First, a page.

Public Policy Issues in Pricing: Strategies and Initiatives

Public Policy Issues in Pricing: Strategies and Initiatives

Pratap Chandra Mandal (Indian Institute of Management Shillong, Shillong, India)
Copyright: © 2019 |Pages: 14
DOI: 10.4018/IJAMTR.2019070102

Abstract

Companies adopt pricing policies which maximize their revenues and profits generated. Sometimes, those pricing policies are not fair. The major public policy issues include unfair pricing practices within distribution channel levels such as price-fixing and predatory pricing, and across distribution channel levels such as retail price maintenance, deceptive pricing, and discriminatory pricing. Companies also set dynamic pricing. They set high prices for products to cover distribution costs, advertising and promotion costs, and excessive markups to generate extra revenues. Companies try adopting fair pricing policies. Laws and regulations are enforced to ensure it and that customers are benefited. However, sometimes it is difficult to ensure the legal and ethical aspects of pricing practices. Both governments and companies should be aware about the social goods used by customers and their pricing implications. Proper understanding and implementation of pricing policies will benefit both companies and customers and help in developing long-term customer relationships.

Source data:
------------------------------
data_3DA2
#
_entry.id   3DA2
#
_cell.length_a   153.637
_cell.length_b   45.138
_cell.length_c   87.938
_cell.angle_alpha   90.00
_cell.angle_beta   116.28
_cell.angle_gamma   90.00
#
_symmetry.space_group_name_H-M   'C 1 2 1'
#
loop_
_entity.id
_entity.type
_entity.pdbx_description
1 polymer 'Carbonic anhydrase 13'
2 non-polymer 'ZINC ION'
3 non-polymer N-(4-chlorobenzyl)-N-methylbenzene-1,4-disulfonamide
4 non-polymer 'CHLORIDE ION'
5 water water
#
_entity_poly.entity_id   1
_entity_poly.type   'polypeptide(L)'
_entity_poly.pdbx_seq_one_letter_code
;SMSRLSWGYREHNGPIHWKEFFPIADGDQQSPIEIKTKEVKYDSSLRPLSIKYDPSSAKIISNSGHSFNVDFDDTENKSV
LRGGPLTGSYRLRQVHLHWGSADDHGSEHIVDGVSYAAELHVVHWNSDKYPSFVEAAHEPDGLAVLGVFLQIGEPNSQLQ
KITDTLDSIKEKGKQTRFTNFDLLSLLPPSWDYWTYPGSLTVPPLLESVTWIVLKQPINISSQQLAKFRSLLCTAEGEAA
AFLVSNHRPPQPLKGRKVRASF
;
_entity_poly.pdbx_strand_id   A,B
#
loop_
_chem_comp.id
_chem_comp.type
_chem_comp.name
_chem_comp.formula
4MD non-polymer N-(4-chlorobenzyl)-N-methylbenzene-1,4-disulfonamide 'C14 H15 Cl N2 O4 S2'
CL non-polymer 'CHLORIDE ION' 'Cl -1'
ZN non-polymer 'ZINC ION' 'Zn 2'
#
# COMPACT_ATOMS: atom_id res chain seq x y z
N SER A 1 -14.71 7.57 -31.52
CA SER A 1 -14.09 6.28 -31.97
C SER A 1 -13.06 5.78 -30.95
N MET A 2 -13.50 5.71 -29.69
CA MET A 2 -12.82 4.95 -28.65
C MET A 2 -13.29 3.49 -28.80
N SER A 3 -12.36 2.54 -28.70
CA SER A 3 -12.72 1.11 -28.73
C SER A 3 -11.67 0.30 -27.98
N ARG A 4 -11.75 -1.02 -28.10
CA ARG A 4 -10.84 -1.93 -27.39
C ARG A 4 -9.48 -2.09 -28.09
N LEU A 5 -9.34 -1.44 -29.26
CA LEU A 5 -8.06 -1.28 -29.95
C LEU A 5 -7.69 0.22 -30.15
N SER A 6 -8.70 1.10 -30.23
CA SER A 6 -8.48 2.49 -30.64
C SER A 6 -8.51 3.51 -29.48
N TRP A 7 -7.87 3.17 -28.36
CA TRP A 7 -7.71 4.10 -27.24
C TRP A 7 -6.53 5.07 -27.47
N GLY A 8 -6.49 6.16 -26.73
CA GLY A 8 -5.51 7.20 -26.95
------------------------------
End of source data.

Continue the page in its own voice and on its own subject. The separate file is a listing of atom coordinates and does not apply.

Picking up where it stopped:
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2. Public Policy Concerns In Pricing

Governments of countries formulate a number of legislations to regulate business practices and ensure that fair trade takes place (Nagle et al., 2011). The important forms of legislation affecting pricing are the Sherman Act, the Clayton Act, and the Robinson-Patman Act (Nagle et al., 2011). These regulations were adopted to restrict the formation of monopolies and also to regulate business practices that might unfairly restrain trade. However, the regulations can only be applied to interstate commerce. To curb unethical business practices, some states adopt similar provisions which regulate companies that operate locally (Marn, Roegner, & Zawada, 2004). The major public policy issues in pricing include potentially damaging pricing practices within a given level of the channel (price-fixing and predatory pricing) and across levels of the channel (retail price maintenance, deceptive pricing, and discriminatory pricing) (Nagle et al., 2011).

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